We look at management tools and good management habits for Linux and proprietary storage solutions.

Tools to Manage Storage

The last several articles have focused on answering the question, "How do I manage storage?" The reason it’s taken several articles to answer this question is because storage management has so many aspects. I began answering the question by splitting storage into two parts: proprietary storage solutions and Linux-based solutions.

Every proprietary storage solution has its own set of tools for managing and monitoring the hardware and the filesystem. Storage vendors have documented their tools well, and I wouldn't be adding anything if I wrote about them. Addressing Linux storage solutions led to the last several articles discussing topics such as,

  • labeling and partitioning storage devices
  • LVM
  • Linux software RAID
  • filesystems – creating filesystems on Linux, mounting and unmounting, basic tools (mountpoints and filesystems), checking and repairing filesystems, and network filesystems, including NFS (server and client) and SSHFS

These articles weren’t meant to be “how-to” instructions, but rather an overview of the tools and how they fit in Linux storage solutions. Now that the basics have been discussed, I'm finally ready to discuss management tools and what I consider to be good storage management habits. Many of the tools and topics apply not only to Linux solutions, but to proprietary solutions, as well.

Checking the State

When I log onto a system in the morning and I look at the storage, I begin by checking the “state” of the hardware, network, and filesystem. Proprietary solutions have a set of tools to check the hardware and the filesystem. In the series of articles on Linux storage, I've tried to point to tools for managing and monitoring the storage stack where possible.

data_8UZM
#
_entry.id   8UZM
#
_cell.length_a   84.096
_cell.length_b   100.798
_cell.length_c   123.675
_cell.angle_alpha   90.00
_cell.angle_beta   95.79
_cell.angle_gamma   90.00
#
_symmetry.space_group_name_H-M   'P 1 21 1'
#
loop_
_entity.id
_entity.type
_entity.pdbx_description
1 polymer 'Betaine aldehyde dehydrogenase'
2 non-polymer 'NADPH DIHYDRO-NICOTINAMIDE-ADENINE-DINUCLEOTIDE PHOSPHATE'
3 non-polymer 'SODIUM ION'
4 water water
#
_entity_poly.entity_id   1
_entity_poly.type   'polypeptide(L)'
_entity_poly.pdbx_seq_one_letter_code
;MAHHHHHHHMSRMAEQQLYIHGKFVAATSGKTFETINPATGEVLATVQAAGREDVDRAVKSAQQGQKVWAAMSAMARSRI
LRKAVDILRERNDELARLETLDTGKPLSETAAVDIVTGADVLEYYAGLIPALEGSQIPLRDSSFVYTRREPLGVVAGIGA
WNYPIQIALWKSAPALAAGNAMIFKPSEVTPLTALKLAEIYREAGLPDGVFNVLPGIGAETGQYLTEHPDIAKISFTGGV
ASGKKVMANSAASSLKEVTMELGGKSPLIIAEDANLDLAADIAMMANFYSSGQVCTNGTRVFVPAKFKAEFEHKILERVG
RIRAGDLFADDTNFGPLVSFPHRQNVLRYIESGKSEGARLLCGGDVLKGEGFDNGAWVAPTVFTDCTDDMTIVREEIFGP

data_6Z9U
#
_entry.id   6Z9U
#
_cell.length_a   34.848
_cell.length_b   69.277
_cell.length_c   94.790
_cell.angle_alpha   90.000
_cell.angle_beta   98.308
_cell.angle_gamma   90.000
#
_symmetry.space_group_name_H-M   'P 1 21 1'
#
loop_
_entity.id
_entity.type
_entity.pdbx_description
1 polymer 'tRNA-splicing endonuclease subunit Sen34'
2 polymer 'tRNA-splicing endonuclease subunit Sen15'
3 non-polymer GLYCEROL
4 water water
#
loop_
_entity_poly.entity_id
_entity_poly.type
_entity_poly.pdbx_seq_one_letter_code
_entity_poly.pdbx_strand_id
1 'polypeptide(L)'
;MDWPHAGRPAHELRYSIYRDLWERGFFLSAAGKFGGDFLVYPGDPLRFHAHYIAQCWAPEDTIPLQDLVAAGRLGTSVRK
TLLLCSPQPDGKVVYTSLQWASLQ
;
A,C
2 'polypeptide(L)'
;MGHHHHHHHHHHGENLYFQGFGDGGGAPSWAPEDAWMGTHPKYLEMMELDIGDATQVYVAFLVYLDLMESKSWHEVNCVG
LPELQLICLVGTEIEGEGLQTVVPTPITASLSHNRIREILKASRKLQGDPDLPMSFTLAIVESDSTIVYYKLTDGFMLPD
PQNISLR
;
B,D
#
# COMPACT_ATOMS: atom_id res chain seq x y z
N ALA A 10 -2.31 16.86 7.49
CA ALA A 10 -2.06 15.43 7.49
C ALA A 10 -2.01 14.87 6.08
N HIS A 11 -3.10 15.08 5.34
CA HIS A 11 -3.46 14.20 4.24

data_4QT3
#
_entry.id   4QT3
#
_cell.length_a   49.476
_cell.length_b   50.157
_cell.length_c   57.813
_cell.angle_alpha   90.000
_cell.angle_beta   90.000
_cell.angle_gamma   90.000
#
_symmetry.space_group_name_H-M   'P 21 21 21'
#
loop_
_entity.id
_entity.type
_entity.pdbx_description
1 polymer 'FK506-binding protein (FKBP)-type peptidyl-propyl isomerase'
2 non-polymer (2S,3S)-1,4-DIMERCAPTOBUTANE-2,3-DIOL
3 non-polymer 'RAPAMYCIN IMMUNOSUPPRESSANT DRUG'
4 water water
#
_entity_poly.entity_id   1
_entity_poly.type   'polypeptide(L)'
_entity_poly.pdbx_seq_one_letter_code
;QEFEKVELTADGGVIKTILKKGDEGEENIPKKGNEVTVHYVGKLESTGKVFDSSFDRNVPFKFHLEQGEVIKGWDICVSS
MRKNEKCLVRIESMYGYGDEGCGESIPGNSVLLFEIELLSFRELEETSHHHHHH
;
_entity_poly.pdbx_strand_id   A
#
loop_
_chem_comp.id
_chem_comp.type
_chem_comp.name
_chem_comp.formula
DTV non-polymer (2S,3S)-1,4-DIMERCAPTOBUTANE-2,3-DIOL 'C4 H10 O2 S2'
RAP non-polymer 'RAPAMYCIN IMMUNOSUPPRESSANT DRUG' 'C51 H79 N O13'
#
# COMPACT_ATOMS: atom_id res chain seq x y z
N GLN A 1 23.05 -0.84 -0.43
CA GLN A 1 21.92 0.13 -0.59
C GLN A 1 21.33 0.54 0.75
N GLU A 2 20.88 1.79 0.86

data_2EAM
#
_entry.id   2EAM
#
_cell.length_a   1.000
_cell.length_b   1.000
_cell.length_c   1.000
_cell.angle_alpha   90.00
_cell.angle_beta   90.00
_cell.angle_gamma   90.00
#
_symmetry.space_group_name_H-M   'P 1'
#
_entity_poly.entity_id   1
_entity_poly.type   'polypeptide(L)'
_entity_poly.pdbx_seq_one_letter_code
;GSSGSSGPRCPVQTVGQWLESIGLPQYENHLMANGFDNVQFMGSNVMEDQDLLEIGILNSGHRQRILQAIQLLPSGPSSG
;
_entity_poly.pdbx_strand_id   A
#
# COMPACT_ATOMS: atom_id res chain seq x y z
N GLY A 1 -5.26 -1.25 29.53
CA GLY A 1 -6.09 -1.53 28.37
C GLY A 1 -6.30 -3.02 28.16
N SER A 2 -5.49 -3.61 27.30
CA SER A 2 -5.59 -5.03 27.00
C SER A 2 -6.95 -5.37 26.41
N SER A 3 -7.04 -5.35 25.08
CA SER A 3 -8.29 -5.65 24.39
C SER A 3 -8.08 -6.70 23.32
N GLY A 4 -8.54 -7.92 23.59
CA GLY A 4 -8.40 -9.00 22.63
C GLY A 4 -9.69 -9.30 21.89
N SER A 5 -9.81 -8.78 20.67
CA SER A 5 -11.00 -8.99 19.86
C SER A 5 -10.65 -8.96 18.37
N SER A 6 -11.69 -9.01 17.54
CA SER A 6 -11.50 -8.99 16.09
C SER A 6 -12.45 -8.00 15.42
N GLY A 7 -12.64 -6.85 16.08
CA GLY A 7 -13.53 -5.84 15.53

Regardless of whether you work with proprietary or Linux-based storage, the first step is to check filesystem usage. One of the several ways includes a stack rank of the biggest capacity users.


I like to start with the Linux command df, which should work for either Linux or proprietary storage solutions to determine how much total storage space is available or used (Listing 1). The output gives you some very useful information, although I don't think in terms of 1KB blocks. So, I add the -h option to get a more human-readable form (Listing 2), with storage reported in megabytes, gigabytes, and terabytes.

Listing 1: Linux df Command

$ df
Filesystem                                    1K-blocks       Used  Available Use% Mounted on
tmpfs                                          26377272       2512   26374760   1% /run
/dev/nvme0n1p2                                490617784  142282252  323340052  31% /
tmpfs                                         131886348          0  131886348   0% /dev/shm
tmpfs                                              5120          8       5112   1% /run/lock
/dev/nvme1n1p1                                983378332  752658956  180692832  81% /home
/dev/nvme0n1p1                                   523248       6220     517028   2% /boot/efi
/dev/sda1                                    5813176856 3273282028 2246852396  60% /home2  977421312  524672000  403025920  57% /mnt/work_laptop_dir
tmpfs                                          26377268        108   26377160   1% /run/user/1000

Listing 2: Human-Readable df

$ df -h
Filesystem                                    Size  Used Avail Use% Mounted on